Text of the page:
Wow!  And I was just complaining that the fish wasn't all that sauced or seasoned :)  The tai was a great texture, firm yet soft at the same time.  It had a very light flavor, which meant that you tasted all of the extras that Tim added.  The shiso leaf gave a refreshing quality, the kabosu added some acidity, the yuzu kosho gave it a kick, and the green tea salt was awesome.  These flavors all combined together pretty nicely.  A good piece of fish to showcase of the sauces and seasonings.
Sawara: East coast spanish mackerel.  With white soy mirin, ginger, scallions.  $6.
I had no idea that the east coast (yes, of the US), had mackerel.  Hmm, and I grew up there!  It was interesting to see so much of the featured fish not actually being from Japan.

The fish was really soft, almost mushy.  I didn't care for it that much.  The fresh grated ginger and scallions on top were fresh and lightened it up.  I didn't really taste much from the white soy mirin.

(It is possible that this is the Aji instead, I'm missing one photo and not positive which was which).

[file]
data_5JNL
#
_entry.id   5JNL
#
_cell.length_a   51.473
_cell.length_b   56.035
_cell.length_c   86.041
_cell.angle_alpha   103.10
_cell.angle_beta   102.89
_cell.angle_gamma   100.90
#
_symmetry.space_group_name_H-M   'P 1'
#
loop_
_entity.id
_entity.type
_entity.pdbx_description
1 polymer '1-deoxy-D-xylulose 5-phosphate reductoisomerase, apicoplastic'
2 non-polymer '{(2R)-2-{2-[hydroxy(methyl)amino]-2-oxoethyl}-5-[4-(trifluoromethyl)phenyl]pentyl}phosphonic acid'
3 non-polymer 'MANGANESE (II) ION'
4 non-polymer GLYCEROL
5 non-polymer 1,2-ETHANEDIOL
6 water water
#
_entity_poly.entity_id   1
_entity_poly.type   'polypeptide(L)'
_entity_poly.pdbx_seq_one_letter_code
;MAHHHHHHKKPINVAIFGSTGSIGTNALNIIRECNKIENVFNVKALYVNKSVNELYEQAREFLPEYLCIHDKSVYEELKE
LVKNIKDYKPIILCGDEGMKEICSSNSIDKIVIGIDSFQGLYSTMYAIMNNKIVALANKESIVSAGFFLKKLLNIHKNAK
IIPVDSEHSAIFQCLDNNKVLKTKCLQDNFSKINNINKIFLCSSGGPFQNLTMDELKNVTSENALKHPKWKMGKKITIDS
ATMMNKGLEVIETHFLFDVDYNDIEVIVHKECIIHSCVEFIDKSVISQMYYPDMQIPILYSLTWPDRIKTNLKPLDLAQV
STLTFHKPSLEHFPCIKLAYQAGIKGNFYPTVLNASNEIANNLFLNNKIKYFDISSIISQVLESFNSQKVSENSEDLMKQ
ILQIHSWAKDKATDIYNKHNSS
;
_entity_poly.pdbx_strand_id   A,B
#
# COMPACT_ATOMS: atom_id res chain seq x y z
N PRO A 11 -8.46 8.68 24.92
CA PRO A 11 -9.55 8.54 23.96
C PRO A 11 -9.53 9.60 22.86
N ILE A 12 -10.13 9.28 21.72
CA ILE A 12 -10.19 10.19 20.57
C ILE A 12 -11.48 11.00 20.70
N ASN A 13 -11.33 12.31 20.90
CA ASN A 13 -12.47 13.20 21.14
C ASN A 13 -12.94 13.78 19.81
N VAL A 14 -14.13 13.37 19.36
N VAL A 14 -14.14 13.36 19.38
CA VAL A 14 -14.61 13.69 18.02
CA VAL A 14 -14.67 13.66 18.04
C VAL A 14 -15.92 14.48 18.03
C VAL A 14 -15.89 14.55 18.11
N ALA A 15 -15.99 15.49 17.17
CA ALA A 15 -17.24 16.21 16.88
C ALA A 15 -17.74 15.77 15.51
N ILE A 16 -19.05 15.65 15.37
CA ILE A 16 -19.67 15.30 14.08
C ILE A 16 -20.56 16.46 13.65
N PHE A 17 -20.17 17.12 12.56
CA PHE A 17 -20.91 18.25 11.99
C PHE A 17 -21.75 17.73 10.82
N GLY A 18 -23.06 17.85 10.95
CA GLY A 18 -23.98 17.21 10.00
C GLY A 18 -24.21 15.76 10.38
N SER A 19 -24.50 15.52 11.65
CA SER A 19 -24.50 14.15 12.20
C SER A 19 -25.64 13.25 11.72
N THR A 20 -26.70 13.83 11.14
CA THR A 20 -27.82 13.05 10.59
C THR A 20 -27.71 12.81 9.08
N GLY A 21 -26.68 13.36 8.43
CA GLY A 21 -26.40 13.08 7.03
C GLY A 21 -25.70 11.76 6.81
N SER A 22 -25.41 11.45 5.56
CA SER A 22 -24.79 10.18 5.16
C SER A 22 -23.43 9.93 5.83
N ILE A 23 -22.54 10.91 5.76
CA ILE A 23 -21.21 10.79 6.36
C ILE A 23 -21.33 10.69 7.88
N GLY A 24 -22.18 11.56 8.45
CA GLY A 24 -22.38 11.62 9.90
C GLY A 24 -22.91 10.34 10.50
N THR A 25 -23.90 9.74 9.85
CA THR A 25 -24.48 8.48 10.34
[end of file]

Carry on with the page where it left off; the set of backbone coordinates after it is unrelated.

[Not pictured, missing photo] 
Aji: Horse mackerel, wild, Japan.  With ponzu gel, fresh ginger, scallions. ($8 menu, $9 bill).

Unlike the Sawara, I loved the texture of this mackerel.  Firm yet soft, really nice to bite into.  The flavor was really light, not remotely fishy, which I often dislike with Aji.  The ponzu gel added some nice flavor, and again, the ginger and scallions on top were crisp and fresh.
Kona Kampachi: Hawaiian Amberjack.   White soy sauce, sake gel. ($6.50 menu, $6.75 bill).
Another piece of fish with a good firm texture.  The sake gel added a lot of flavor that I really liked, although it was a little strange to have such a slippery, shiny piece of fish.  The white soy sauce came through in this case, perhaps a little too strongly, as it was kinda salty.
Tuna, avocado, sesame seed salad.